Measuring Cytoplasmic Calcium in Single Living Cells Using Fluorescent Probes

  • Ron Jacob
  • Christopher D. Benham
Chapter
Part of the Topics in Molecular and Structural Biology book series (TMSB)

Abstract

Calcium is an important intracellular second messenger in that it often links events occurring at the cell surface, such as a membrane potential depolarization or the binding of a hormone to a receptor, with events occurring within the cell, such as activation of the contractile apparatus or secretion. The importance of calcium was recognized long before it was possible to measure it at the very low concentrations that occur intracellularly, but an improved understanding of its role developed when its direct measurement became feasible. However, the earlier techniques for measuring cytoplasmic free calcium ion concentration ([Ca2+]j) not only were technically difficult, but also were confined to use with large cells (e.g. squid giant axon or large muscle cells) because of the need to introduce some form of micropipette into the cell, either to microinject the indicator or as part of a Ca2+-sensitive microelectrode (but see Campbell et al., 1985, for a review of alternative strategies for introducing photoproteins into cells). The introduction of the fluorescent indicators has overcome these technical difficulties, resulting in their widespread use. A very good comprehensive review of optical indicators of [Ca2+] is Blinks et al (1982), although it mentions only the first of the fluorescent indicators (quin2).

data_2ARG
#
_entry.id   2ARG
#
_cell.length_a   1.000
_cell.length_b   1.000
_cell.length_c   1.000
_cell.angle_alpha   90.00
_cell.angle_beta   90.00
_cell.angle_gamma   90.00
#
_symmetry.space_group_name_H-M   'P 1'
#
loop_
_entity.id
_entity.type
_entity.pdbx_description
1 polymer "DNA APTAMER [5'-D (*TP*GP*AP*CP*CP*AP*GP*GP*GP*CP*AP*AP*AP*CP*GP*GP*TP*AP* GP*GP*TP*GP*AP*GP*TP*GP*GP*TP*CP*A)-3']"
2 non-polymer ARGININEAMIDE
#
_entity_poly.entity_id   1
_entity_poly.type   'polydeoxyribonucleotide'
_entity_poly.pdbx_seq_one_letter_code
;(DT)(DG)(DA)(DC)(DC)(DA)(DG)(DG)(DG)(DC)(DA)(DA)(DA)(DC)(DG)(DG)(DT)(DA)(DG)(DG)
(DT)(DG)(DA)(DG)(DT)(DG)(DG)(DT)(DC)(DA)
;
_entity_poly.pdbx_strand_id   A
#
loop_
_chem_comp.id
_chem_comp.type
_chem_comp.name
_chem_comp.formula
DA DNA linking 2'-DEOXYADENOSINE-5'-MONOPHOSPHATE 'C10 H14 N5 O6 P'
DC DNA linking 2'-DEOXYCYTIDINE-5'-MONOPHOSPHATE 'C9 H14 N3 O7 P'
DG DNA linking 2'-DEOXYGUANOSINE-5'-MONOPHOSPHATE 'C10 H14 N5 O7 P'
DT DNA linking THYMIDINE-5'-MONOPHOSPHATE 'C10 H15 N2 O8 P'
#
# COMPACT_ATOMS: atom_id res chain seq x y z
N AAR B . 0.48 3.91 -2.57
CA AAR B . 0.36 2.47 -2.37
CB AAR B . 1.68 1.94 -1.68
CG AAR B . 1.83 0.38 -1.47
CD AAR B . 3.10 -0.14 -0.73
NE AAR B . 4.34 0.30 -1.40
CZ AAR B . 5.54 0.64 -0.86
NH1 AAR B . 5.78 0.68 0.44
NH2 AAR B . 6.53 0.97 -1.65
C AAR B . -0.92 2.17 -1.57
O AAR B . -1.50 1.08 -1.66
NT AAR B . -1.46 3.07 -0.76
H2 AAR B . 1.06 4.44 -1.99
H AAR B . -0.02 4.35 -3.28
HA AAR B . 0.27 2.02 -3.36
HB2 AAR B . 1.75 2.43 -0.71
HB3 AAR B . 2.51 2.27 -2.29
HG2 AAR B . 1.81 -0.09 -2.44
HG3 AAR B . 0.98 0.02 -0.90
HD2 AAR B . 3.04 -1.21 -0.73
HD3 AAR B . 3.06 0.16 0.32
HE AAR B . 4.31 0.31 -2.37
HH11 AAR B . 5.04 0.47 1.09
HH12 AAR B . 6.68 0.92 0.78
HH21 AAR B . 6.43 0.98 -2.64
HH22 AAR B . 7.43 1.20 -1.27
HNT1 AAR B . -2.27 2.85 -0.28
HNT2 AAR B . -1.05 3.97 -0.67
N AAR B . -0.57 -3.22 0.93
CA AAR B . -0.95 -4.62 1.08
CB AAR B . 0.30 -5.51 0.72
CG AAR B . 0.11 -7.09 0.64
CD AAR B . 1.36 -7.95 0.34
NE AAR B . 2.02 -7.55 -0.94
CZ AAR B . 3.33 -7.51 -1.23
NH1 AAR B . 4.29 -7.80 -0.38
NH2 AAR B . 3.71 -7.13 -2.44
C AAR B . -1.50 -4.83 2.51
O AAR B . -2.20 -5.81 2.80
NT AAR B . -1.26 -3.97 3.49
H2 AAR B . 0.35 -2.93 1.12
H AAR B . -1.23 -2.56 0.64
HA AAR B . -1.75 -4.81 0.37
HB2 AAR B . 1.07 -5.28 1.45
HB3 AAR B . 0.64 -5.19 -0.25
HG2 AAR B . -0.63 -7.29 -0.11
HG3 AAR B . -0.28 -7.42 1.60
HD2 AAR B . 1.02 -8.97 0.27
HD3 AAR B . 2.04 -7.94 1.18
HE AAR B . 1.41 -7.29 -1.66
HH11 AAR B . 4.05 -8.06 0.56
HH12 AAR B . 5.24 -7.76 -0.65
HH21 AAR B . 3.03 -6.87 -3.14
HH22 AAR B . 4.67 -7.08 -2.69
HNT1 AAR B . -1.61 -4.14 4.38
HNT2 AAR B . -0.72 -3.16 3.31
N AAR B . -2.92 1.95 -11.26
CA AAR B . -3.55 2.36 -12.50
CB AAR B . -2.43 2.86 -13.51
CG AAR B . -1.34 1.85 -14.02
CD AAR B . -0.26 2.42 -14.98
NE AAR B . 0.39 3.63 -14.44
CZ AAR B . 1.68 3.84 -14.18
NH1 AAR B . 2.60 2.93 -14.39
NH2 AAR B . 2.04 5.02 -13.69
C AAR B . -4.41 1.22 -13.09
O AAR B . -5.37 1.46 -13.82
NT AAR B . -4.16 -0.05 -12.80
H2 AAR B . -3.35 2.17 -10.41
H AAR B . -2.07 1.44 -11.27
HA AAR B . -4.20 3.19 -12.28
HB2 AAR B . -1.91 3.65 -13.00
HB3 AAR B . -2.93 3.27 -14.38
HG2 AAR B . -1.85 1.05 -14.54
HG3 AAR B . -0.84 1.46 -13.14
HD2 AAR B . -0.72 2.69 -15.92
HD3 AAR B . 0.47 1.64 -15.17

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Copyright information

© The Macmillan Press Ltd 1991

Authors and Affiliations

  • Ron Jacob
  • Christopher D. Benham

There are no affiliations available

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